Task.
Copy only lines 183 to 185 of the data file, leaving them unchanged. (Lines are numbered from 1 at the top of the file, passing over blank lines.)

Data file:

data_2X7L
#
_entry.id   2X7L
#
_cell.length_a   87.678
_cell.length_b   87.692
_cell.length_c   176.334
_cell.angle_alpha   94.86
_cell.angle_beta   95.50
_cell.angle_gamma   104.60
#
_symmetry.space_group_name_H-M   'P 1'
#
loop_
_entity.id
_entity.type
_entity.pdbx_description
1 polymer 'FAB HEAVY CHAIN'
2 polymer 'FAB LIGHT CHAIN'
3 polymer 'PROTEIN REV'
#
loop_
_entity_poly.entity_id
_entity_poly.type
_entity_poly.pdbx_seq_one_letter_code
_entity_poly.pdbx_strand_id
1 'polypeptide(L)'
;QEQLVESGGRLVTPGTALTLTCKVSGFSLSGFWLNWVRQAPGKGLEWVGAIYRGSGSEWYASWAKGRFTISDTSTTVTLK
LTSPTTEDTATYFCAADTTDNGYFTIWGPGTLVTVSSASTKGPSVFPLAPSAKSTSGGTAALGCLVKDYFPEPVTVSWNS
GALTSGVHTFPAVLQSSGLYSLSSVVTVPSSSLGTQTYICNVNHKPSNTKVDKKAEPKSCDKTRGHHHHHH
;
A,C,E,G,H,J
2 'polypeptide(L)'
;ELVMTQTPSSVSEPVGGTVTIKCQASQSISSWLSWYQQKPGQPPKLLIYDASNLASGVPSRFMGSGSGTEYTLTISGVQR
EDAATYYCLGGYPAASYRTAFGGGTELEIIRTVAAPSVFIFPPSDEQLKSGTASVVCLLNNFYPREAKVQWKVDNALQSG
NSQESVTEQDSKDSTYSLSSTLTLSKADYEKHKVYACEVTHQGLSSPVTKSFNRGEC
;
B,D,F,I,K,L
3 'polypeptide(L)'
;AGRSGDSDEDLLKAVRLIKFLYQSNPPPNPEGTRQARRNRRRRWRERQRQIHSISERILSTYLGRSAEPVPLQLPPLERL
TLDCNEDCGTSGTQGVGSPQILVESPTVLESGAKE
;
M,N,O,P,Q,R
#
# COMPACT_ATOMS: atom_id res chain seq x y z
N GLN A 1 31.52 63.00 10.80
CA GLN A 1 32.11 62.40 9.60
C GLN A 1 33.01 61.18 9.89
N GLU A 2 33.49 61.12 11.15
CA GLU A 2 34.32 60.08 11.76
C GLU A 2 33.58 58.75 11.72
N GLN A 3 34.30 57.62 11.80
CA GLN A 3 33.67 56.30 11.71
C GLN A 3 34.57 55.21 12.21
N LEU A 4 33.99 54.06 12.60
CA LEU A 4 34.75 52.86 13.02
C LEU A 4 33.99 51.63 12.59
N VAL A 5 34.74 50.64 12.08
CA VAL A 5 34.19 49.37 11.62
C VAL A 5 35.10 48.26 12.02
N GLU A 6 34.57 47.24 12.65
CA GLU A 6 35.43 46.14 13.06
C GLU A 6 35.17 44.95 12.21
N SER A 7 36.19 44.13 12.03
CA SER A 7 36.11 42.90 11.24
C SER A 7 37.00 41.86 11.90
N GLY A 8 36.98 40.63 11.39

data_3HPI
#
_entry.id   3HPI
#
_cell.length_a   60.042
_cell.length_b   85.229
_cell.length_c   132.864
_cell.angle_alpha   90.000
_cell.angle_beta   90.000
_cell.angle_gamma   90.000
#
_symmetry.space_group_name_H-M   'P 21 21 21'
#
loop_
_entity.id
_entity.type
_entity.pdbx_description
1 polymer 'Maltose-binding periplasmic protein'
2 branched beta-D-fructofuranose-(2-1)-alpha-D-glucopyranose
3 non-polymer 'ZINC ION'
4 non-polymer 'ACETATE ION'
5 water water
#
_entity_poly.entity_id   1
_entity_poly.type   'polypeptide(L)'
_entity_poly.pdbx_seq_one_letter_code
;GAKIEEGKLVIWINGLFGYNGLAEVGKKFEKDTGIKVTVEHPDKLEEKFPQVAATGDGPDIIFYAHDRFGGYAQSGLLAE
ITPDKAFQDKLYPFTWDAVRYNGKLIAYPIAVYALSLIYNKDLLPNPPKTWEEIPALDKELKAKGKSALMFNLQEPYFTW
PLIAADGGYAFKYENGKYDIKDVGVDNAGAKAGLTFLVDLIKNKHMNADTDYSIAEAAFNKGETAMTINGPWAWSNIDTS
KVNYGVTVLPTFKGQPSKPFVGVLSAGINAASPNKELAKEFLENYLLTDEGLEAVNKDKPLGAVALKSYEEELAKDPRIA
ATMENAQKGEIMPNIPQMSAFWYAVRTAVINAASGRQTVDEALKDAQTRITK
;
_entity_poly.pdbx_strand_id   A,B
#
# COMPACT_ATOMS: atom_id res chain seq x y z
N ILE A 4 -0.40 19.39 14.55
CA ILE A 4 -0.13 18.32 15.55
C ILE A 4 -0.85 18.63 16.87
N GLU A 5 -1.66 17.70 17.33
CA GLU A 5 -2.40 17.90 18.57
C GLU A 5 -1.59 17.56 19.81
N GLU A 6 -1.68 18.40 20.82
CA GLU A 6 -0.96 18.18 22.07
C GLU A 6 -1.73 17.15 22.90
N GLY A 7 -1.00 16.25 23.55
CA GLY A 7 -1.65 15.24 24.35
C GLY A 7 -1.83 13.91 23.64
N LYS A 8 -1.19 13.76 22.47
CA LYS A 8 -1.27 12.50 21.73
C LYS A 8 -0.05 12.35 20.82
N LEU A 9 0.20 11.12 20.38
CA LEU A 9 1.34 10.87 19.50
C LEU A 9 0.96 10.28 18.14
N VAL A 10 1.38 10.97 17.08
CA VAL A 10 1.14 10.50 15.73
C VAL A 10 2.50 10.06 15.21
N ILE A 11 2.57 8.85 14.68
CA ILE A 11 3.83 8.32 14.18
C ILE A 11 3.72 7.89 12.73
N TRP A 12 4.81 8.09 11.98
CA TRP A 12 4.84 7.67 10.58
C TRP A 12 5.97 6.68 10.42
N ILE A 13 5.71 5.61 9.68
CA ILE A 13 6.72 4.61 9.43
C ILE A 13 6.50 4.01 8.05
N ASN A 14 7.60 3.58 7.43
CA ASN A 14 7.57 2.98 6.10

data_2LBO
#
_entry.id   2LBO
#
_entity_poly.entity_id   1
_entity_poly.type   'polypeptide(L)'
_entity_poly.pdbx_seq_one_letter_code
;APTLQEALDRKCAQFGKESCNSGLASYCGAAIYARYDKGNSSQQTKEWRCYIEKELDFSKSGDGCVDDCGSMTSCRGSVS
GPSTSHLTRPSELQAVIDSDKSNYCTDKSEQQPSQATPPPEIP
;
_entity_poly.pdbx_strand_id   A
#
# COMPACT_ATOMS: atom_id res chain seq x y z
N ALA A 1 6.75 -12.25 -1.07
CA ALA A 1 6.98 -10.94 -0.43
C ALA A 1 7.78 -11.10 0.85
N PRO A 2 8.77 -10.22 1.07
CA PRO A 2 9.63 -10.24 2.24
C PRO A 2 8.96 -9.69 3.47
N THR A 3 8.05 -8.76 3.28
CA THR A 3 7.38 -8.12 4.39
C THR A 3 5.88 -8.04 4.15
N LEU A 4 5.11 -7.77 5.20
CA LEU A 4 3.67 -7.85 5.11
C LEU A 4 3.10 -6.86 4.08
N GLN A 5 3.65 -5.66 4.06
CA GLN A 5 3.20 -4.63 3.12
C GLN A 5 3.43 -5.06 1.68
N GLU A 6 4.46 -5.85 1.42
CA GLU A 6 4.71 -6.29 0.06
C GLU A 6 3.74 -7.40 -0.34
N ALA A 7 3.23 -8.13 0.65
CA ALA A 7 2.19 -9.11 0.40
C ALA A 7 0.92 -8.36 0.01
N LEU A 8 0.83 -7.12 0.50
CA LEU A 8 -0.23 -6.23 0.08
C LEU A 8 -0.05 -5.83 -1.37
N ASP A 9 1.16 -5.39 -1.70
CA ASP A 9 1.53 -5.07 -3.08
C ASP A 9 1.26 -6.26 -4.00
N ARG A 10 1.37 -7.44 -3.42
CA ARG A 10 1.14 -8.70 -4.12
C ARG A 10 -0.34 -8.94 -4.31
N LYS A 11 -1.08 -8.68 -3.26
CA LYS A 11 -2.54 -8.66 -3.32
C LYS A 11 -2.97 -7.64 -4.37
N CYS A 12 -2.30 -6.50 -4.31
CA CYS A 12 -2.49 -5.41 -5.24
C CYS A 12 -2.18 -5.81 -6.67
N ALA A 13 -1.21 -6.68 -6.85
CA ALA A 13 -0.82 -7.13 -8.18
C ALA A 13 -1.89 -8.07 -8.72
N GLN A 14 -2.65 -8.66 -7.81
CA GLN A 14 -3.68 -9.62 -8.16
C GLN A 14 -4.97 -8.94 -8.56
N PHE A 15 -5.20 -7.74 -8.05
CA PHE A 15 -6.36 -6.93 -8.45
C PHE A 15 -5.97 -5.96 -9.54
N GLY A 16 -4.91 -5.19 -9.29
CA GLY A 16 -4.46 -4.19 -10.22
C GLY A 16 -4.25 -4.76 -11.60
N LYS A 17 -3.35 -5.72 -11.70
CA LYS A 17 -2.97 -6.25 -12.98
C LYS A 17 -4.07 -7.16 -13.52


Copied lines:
C CYS A 12 -2.18 -5.81 -6.67
N ALA A 13 -1.21 -6.68 -6.85
CA ALA A 13 -0.82 -7.13 -8.18